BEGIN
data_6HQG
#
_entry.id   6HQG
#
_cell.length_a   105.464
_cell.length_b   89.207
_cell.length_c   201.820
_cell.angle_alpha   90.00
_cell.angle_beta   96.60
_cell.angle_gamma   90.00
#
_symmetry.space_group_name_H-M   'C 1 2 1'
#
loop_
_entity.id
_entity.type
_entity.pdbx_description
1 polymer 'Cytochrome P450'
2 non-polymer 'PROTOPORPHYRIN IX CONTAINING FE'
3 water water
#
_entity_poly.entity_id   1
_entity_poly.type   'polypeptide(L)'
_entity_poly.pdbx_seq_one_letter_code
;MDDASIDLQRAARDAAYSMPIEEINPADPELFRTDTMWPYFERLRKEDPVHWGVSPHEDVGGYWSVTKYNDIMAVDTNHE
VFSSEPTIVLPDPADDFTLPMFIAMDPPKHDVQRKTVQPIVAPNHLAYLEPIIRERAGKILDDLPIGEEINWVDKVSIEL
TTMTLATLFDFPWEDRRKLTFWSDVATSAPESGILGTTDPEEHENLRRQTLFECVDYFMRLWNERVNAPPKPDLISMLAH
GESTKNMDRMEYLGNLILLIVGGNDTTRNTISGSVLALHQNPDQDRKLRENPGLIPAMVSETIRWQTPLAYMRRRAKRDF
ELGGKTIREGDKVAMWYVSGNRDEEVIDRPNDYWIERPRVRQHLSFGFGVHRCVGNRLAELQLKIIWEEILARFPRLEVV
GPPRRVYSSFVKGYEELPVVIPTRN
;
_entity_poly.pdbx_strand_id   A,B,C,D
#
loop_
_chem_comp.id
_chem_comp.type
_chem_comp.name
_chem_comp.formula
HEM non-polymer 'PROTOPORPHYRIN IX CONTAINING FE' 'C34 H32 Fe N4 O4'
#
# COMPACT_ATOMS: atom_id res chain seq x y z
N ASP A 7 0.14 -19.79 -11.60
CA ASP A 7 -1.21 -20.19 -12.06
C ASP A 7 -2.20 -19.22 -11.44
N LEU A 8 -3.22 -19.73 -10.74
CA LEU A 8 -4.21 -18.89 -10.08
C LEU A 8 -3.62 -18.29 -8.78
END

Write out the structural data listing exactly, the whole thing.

data_6HQG
#
_entry.id   6HQG
#
_cell.length_a   105.464
_cell.length_b   89.207
_cell.length_c   201.820
_cell.angle_alpha   90.00
_cell.angle_beta   96.60
_cell.angle_gamma   90.00
#
_symmetry.space_group_name_H-M   'C 1 2 1'
#
loop_
_entity.id
_entity.type
_entity.pdbx_description
1 polymer 'Cytochrome P450'
2 non-polymer 'PROTOPORPHYRIN IX CONTAINING FE'
3 water water
#
_entity_poly.entity_id   1
_entity_poly.type   'polypeptide(L)'
_entity_poly.pdbx_seq_one_letter_code
;MDDASIDLQRAARDAAYSMPIEEINPADPELFRTDTMWPYFERLRKEDPVHWGVSPHEDVGGYWSVTKYNDIMAVDTNHE
VFSSEPTIVLPDPADDFTLPMFIAMDPPKHDVQRKTVQPIVAPNHLAYLEPIIRERAGKILDDLPIGEEINWVDKVSIEL
TTMTLATLFDFPWEDRRKLTFWSDVATSAPESGILGTTDPEEHENLRRQTLFECVDYFMRLWNERVNAPPKPDLISMLAH
GESTKNMDRMEYLGNLILLIVGGNDTTRNTISGSVLALHQNPDQDRKLRENPGLIPAMVSETIRWQTPLAYMRRRAKRDF
ELGGKTIREGDKVAMWYVSGNRDEEVIDRPNDYWIERPRVRQHLSFGFGVHRCVGNRLAELQLKIIWEEILARFPRLEVV
GPPRRVYSSFVKGYEELPVVIPTRN
;
_entity_poly.pdbx_strand_id   A,B,C,D
#
loop_
_chem_comp.id
_chem_comp.type
_chem_comp.name
_chem_comp.formula
HEM non-polymer 'PROTOPORPHYRIN IX CONTAINING FE' 'C34 H32 Fe N4 O4'
#
# COMPACT_ATOMS: atom_id res chain seq x y z
N ASP A 7 0.14 -19.79 -11.60
CA ASP A 7 -1.21 -20.19 -12.06
C ASP A 7 -2.20 -19.22 -11.44
N LEU A 8 -3.22 -19.73 -10.74
CA LEU A 8 -4.21 -18.89 -10.08
C LEU A 8 -3.62 -18.29 -8.78